Off the Devon coast, the catches this month have been good, but their value has halved.
The introduction of catch certificates and customs declarations has led to delays at the border. Sick of waiting, European buyers have been rejecting the fish.
The result for crews is that three weeks into January they’re making hundreds of pounds less every day they go sea. It’s left many in this staunchly pro-Brexit sector questioning their vote.
“I think, if we knew this was going to happen, I honestly think things might have been different, people would have voted differently, fishermen would’ve looked at things in a different light,” says fisherman Simon Driver.
Fishermen feel deceived
Dave and his son Simon’s family, have been fishing in these waters, off the Devon coast, since the 16th century.
They viewed Brexit as a once in a generation opportunity, to right – what they saw – as the wrongs of the common fisheries policy.
Instead, they feel deceived – by Boris Johnson
“They kept bleeting on that ‘yes, the fishermen are going to get a better life, more fish – control of our waters’,” says Simon’s father Dave.
“So that, I believe made a lot of people vote to come out at Brexit. And it didn’t work did it. All those people that voted hoping for the fishing industry to become a better industry – they’ve all been lied to.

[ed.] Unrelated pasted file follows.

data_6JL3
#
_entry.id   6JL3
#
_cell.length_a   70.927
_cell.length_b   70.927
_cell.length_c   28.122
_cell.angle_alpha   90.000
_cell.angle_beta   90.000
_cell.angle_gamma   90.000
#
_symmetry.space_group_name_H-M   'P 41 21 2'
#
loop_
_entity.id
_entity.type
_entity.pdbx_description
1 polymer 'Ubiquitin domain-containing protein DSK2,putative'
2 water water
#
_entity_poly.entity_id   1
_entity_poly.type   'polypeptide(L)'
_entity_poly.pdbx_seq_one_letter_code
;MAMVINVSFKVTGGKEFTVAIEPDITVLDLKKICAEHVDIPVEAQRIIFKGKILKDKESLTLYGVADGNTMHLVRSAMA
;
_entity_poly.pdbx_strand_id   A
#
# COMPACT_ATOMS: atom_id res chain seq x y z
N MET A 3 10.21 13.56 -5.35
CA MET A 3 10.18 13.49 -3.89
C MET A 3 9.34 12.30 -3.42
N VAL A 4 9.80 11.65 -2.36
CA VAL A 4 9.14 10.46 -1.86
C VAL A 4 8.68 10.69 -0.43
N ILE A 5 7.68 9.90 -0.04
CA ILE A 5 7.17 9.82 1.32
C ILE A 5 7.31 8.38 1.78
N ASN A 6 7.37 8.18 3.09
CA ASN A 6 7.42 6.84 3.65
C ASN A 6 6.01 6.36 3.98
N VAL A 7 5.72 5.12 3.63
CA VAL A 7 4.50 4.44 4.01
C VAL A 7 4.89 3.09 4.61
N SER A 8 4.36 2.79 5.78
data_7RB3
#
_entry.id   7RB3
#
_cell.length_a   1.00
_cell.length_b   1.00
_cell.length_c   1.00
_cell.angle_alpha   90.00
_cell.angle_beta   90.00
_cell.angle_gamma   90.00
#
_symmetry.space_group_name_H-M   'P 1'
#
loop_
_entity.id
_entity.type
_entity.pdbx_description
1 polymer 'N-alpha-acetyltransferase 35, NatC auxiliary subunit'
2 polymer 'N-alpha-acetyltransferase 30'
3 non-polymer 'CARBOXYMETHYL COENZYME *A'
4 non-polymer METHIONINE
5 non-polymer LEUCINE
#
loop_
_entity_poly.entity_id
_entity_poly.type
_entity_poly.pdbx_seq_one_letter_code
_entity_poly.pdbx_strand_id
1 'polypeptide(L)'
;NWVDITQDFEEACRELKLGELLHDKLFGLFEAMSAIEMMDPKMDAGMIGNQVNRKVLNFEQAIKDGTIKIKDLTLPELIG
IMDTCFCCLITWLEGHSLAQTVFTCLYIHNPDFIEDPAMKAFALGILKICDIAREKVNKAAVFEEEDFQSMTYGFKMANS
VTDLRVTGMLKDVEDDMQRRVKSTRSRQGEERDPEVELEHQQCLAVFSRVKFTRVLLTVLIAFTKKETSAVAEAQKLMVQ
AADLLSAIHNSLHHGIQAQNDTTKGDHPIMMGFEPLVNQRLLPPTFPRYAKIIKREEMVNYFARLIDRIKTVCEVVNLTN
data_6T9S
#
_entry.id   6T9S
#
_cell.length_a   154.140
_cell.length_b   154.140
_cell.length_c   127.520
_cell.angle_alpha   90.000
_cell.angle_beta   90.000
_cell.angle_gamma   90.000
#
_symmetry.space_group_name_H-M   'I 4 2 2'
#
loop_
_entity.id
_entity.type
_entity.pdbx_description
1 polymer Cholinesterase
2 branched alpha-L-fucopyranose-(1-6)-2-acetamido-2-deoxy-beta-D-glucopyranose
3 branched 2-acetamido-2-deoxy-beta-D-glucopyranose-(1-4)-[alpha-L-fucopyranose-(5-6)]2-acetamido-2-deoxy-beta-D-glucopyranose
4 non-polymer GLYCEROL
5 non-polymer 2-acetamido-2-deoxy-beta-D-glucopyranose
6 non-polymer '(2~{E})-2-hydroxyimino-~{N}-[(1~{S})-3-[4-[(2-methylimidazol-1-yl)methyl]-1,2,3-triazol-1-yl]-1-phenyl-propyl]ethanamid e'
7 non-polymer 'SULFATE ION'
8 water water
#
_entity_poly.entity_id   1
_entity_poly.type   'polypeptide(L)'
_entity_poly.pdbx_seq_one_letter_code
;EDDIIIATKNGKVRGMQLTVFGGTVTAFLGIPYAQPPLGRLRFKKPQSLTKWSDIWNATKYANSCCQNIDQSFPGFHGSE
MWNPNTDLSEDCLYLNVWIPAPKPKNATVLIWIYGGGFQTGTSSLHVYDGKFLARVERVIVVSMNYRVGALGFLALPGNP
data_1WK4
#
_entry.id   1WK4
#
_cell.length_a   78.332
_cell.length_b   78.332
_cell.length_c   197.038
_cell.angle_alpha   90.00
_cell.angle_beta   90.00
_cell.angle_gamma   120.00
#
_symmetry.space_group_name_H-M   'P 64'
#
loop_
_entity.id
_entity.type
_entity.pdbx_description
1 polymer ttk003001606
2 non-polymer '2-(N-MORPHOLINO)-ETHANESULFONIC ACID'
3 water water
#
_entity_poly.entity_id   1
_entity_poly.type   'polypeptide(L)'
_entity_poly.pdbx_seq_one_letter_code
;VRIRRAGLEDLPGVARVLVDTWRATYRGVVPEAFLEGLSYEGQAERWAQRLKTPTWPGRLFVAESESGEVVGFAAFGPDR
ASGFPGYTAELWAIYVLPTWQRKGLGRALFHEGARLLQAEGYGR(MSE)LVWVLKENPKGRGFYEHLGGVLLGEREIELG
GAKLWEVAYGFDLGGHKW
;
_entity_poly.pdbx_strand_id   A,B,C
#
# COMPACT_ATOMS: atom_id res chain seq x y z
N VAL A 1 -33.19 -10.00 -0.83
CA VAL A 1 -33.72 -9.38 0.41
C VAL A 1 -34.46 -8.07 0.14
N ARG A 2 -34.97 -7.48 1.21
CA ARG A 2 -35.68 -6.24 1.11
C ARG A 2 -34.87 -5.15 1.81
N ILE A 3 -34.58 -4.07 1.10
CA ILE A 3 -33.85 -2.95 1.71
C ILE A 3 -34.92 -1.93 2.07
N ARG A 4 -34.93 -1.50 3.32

“All written on the side of buses, driving round London: ‘We’re going to fight for the fishing industry.’ They haven’t fought for our industry at all.”
The problems are specifically connected to issues at the border, which have meant – in the worst cases – fish rotting before it is able to get across the channel. There is anger and confusion throughout this industry, much of it aimed at the government.
Switching to frozen shellfish for the export market
To make ends meet, Ben Vass says he’s parted ways with two crew members and converted his boat from catching fish for a European market last month to catching whelks, freezing and exporting them to Asia.
“Brexit has made it really hard to get our produce out of the country,” he says.
“All the EU that used to buy a lot of our fish, they’ve stopped because the fish that were getting transferred were going bad. So we’ve lost our whole export market.”
There are around 12,000 people working on UK-registered fishing vessels. Many now feel they’re facing an uncertain future.
“80% of our sales get shipped to the EU, so obviously now it’s all stopped,” says Nathan Daley. “Our prices have dropped. All our fish is getting frozen. So it’s just rubbish, it’s pointless at the moment.”
The government says it’s working closely with the fishing industry and the EU, to address the issues caused by added documentation. And that it will provide financial support to those who have been affected by delays.